• Corrin is called Arceus due to the very close similarities between his/her dragon form and the creator god Pokémon. As with Robin/Reflet above, Kamui (Corrin's Japanese name) is often used to refer to the female alternate.
  • Of the Villager's alternate costumes, a few have nicknames based on what they're wearing: Pink for the pink-haired villager, Turnip or Green for the one in the dark green dress, Stoner for the one in the light blue shirt and Red or Number 1 for the red shirted Villager.
  • Suiside-B for Little Mac's Jolt Haymaker, due to it being a terrible recovery move and also an easy cause of accidental self-destructs.
  • The fourth game itself is sometimes known as Super Slash Bros. note  or Super Fire Emblem Bros.note .
  • Some Mortal Kombat fans have given Super Smash Bros. Ultimate the nickname of "Super Smash Bros. Armageddon", due to both games having every playable character in their series (at the time) all available at once.
  • α Form (Alpha Form) for the Battlefield variants of each stage, to complement the Final Destination variants being called their Ω forms (Omega Forms).
  • Ridley is being referred to as "Captain America" due to his popularity in the West being responsible for getting him to join the roster. It started as a fake rumor claiming the Japanese gave him the moniker, but it eventually caused enough interest overseas to become a genuine nickname.
  • Any Fire Emblem character who isn't Marth will inevitably get a nickname based on the Hero King: Red/Fire Marth (Roy), Buff/Manly/Bara Marth (Ike), Girl Marth (Lucina), Magic Marth (Robin), Dragon Marth (Corrin) and Dad Marth (Chrom).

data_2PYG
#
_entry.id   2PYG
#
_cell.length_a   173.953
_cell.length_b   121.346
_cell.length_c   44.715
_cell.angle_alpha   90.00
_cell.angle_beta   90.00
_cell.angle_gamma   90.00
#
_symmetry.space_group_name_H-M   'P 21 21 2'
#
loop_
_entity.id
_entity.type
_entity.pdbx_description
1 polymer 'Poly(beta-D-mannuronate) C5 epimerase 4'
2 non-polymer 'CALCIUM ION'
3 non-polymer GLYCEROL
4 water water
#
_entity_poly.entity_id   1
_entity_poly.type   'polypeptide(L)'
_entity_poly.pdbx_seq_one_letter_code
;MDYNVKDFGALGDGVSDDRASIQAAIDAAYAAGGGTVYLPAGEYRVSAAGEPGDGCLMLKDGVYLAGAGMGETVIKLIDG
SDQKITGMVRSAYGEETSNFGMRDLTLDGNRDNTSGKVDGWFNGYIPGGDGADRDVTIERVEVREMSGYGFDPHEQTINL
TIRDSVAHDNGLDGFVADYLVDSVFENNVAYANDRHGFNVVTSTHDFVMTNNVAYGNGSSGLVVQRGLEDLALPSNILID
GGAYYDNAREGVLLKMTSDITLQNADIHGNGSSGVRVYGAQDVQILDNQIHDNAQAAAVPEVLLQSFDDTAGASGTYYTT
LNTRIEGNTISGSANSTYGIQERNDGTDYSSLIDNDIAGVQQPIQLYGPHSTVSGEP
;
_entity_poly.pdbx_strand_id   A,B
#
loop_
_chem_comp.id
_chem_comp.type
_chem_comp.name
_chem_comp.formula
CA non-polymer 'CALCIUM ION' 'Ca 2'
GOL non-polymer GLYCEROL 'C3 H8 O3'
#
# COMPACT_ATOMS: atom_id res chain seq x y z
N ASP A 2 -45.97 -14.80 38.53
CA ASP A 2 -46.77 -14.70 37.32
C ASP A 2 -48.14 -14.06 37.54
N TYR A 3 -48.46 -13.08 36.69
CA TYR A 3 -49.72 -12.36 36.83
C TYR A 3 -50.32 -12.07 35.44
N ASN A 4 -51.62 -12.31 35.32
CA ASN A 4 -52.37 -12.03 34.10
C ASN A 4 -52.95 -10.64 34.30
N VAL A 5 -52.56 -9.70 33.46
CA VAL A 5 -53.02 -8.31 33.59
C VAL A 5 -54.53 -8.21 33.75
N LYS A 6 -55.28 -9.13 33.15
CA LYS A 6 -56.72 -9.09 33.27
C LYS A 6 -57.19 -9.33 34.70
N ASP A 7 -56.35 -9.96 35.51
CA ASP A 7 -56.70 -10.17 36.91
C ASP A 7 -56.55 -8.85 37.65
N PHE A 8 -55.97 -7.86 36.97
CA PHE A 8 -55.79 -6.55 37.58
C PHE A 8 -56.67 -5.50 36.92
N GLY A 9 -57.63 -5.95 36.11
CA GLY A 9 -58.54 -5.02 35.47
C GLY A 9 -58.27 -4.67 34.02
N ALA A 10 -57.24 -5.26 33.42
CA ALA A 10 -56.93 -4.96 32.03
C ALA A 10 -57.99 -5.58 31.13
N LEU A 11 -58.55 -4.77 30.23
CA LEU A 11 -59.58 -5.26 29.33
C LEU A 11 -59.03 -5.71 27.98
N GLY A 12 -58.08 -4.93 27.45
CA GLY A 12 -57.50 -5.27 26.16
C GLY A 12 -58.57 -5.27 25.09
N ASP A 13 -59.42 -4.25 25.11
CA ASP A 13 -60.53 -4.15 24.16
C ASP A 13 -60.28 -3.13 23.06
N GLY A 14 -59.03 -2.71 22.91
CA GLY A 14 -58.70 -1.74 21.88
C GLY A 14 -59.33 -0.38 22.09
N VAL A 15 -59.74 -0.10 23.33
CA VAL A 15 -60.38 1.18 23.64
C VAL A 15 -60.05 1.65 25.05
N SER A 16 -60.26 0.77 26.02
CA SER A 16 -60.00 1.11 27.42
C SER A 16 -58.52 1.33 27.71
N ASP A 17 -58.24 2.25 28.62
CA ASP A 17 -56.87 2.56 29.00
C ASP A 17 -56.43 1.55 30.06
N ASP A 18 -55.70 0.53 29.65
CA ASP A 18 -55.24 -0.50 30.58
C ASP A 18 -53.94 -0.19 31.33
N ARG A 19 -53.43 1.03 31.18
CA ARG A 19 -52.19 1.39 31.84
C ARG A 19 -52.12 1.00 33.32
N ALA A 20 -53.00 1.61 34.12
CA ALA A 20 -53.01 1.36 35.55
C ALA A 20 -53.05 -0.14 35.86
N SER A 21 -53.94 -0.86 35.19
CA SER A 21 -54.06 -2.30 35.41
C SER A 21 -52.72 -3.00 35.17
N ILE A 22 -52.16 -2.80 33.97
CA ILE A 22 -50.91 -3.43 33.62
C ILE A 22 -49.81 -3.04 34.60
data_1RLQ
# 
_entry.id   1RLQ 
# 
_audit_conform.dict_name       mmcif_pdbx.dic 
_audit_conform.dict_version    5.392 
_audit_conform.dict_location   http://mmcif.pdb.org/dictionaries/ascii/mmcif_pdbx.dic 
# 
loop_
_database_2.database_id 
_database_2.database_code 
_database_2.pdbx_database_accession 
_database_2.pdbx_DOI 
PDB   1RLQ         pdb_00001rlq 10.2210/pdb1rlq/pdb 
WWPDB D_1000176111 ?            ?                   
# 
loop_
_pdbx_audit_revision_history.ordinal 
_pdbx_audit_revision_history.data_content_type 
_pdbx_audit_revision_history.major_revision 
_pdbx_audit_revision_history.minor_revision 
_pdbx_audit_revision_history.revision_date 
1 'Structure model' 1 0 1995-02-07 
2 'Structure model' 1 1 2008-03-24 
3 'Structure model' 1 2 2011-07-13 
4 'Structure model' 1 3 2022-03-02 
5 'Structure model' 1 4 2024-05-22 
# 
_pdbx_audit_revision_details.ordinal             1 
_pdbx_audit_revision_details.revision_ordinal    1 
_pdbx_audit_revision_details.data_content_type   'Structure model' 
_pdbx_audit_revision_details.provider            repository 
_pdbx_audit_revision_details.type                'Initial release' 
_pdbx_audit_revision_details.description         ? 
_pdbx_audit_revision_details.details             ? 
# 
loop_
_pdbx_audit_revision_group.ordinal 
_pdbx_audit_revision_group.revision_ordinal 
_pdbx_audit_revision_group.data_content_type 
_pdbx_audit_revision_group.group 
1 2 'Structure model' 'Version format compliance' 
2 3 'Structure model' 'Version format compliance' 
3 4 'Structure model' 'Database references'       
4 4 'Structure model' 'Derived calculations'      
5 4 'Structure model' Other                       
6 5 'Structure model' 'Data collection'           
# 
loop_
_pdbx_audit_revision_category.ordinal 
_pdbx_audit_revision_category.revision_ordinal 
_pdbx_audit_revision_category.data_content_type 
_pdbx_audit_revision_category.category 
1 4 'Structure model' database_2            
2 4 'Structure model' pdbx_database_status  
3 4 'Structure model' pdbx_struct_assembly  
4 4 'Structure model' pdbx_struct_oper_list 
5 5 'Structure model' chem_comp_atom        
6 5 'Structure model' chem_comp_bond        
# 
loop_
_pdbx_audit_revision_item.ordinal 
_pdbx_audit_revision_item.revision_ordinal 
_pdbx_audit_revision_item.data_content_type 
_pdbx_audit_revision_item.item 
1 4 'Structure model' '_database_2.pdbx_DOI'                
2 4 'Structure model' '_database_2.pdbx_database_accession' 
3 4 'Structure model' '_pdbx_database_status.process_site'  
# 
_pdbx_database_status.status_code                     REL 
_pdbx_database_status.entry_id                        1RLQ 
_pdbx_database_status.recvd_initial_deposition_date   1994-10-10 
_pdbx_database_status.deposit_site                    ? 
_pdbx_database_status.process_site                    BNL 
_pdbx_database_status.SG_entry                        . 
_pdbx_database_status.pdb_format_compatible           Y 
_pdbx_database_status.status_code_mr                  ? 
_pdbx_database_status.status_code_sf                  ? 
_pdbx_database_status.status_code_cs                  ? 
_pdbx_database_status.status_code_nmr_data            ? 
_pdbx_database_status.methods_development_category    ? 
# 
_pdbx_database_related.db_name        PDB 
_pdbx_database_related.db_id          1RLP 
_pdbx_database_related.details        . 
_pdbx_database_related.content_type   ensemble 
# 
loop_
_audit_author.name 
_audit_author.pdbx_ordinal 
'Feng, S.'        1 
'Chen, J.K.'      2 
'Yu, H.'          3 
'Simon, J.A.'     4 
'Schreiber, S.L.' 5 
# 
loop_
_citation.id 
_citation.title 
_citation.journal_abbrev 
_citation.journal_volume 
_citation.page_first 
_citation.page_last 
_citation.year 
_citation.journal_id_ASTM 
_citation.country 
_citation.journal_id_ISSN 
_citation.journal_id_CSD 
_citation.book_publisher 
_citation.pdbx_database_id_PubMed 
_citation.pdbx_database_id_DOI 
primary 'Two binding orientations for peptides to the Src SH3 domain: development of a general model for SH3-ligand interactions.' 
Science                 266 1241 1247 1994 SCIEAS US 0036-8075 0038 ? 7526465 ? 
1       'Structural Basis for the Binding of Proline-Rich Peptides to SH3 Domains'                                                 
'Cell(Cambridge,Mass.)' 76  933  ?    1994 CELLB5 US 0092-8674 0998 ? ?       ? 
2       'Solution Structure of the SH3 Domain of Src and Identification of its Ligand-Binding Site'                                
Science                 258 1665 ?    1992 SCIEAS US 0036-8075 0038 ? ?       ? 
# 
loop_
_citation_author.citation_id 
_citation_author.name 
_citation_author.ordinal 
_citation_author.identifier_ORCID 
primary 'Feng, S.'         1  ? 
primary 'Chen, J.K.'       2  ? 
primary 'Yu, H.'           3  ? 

• Incineroar has gotten the nickname "Ejaculation Salt", which comes from a mistranslation of its Korean name, 어흥염 (Eoheungyeom), when translated with Google Translate. Its purple alternate color has also been nicknamed "Big the Cat". This has even been referenced in World of Light, where a purple Incineroar is possessed by a Big the Cat spirit.
  • The bottom level of Temple is known as "Hyrule Fight Club" due to the potential for bouncing opponents off the walls, likely for a "bank-shot" KO.
  • "Exploding Meme Kick" for Mii Brawler's Exploding Side Kick, due to many considering it a meme move.
  • In terms of Mii Fighter movesets, 3122 (Exploding Side Kick, Onslaught, Helicopter Kick, and Feint Kick) for Mii Brawler is known to some players as "Vincent", after Alpharad's Mii Brawler with this moveset who wears the Vince (from Art Academy) outfit. Alpharad himself has referred to the character as Vincent van Gogh, but the costume bears no resemblance to the real painter.
  • A certain part of the Japanese fandom has taken to nickname Palutena into "Oppalutena", having even its own tag on Pixiv.
  • "Jiggs", "Puff", or "the Puff" for Jigglypuff.
  • The use of the second part of K. Rool's Blunderbuss offstage is often called "the Suck n' Cuck" (a name shared with a similar tactic for Dedede) or "the Succ Gun".
  • Joker's downward aerial Gun attack (where he fires below him, perpendicular to the ground, while falling and spinning his body) quickly became known as the Rain Storm due to its uncanny resemblance to Dante's attack of the same name.
  • Ganondorf's forward smash in Ultimate is simply referred to as "Doriyah", due to his vocalization whenever he uses the move.
  • Due to a lot of pre-release discussion, many people refer to the Dragon Quest heroes as Erdrick, even though that name mainly applies to the hero of III.
    • Some also jokingly refer to them as Goku or Trunks, due to Akira Toriyama's art style.
    • Due to the fact that they have no canon name (except for the fourth game's hero), Japan often refers to them by their respective games' numbers. So in order of release, we have Three, Four, Eight and Eleven. This page follows that convention.